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TV Cabinet Routing Project

Simple construction techniques mean you can very quickly make an impressive piece of furniture with just a few tools and skill.

To a cabinet maker, the modern contemporary style of furniture is a real blessing, as its very simplicity make it so simple to build. It is usually just a series of boxes which are easily made from cheap, veneered sheet materials with some solid wood lipping to hide the edges. The appearance of thick and chunky sections is achieved by laminating several sheets together, another very simple process.

The only slight issue is how to form the joints, as conventional techniques of jointing are not applicable for these man-made materials. You are restricted to biscuit or dowel joints, or as in this case, you can actually screw it all together provided you plan the assembly sequence in advance, so that all the screw holes are eventually covered.

Such simple construction techniques mean you can very quickly knock out quite impressive looking pieces of furniture with just a minimum of tools and skill.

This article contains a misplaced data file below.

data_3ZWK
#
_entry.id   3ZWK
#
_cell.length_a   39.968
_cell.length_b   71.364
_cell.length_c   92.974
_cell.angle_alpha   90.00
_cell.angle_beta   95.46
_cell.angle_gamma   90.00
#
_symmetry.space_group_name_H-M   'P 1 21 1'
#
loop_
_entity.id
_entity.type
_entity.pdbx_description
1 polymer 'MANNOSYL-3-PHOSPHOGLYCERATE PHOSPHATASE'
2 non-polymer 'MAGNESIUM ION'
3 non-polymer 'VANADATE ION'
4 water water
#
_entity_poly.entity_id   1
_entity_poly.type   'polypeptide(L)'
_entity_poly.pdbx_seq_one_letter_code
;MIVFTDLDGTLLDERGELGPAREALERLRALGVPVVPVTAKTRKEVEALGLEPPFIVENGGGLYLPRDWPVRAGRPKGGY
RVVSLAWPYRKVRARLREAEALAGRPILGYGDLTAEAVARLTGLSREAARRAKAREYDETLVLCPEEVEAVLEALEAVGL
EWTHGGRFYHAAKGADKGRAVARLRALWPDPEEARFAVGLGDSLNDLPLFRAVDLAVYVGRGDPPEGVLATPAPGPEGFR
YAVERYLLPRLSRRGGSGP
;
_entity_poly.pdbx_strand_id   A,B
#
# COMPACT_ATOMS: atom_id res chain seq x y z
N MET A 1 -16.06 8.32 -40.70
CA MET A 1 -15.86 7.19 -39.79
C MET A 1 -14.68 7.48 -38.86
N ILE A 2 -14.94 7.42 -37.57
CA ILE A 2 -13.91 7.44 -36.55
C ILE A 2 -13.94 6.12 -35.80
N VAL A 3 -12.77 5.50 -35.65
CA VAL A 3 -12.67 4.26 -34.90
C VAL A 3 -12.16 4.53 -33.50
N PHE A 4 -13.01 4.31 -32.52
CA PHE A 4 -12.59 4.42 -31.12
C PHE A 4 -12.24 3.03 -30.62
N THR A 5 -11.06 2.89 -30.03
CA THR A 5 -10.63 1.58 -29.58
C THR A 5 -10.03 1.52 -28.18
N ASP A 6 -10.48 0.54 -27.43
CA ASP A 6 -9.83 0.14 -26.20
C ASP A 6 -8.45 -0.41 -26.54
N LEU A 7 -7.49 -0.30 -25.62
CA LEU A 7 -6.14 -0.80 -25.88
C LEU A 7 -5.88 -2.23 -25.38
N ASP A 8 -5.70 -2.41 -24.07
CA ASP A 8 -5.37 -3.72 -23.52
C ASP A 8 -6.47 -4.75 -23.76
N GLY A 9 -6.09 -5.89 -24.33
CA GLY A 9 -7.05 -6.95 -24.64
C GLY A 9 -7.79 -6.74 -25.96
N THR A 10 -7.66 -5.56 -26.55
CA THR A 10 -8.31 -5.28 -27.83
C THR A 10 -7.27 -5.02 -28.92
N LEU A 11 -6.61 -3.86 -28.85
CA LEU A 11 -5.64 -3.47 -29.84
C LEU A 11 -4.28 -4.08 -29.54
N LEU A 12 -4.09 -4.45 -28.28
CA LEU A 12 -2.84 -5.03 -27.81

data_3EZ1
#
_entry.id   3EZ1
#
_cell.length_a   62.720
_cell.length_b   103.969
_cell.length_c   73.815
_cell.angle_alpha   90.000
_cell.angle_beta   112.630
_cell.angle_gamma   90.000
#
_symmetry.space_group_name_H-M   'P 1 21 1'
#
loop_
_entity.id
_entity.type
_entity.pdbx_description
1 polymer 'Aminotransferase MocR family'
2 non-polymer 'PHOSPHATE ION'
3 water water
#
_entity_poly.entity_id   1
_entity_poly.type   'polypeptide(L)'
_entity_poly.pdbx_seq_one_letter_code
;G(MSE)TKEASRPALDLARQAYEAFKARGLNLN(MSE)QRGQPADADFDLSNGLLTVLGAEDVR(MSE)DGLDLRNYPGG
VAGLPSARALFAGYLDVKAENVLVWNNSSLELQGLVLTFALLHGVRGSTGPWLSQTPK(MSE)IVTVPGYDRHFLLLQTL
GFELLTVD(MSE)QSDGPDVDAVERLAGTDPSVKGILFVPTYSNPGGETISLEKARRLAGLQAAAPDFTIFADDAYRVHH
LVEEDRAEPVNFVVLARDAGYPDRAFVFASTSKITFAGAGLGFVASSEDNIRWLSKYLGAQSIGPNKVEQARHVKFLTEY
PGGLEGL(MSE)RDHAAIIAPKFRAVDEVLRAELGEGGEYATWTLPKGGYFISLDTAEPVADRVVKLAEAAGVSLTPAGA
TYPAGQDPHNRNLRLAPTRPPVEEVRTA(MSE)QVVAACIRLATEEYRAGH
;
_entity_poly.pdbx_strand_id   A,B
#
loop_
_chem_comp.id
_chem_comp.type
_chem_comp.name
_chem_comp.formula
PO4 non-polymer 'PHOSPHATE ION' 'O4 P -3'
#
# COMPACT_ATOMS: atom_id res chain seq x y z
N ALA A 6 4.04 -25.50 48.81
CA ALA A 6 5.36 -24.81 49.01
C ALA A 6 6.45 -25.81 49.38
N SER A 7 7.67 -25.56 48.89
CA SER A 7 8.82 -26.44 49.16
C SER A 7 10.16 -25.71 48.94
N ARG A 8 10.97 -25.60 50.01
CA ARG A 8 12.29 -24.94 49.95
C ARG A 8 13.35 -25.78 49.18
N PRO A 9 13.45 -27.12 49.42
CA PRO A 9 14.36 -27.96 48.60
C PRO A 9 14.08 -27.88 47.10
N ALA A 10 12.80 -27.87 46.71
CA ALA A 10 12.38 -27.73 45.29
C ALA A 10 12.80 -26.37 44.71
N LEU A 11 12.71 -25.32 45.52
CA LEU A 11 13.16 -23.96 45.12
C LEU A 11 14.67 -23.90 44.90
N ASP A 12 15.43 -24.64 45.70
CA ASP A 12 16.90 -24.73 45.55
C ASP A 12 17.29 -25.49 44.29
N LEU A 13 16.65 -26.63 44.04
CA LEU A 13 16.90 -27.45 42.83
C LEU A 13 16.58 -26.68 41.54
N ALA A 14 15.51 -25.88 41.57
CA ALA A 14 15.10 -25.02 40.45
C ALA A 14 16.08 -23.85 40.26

Step 1 - Select and Prepare Timber

My preference for material for these projects is veneered blockboard, as it is relatively light, but still very strong. MDF is another choice but this is very much heavier and long unsupported sections are prone to sag. However, these veneered materials do require care when you´re cutting them, particularly across the grain as they tend to rag badly. Fortunately there are various techniques you can apply to restrict this damage and end up with a clean cut using basic hand and power tools. You do not have to invest thousands of pounds in a sliding table saw bench with a pre-scoring facility!

The standard sheets of veneered material are an awkward 1220 x 2400, so lay them on the floor on bearers to allow you to make the initial breakdown cuts, reducing the big boards into more manageable pieces.

You can use a jig saw or a circular saw for these initial cuts, it doesn't really matter which, but there is inevitably a certain amount of ragging across the grain. So cut the pieces slightly over length to allow for cleaning up later.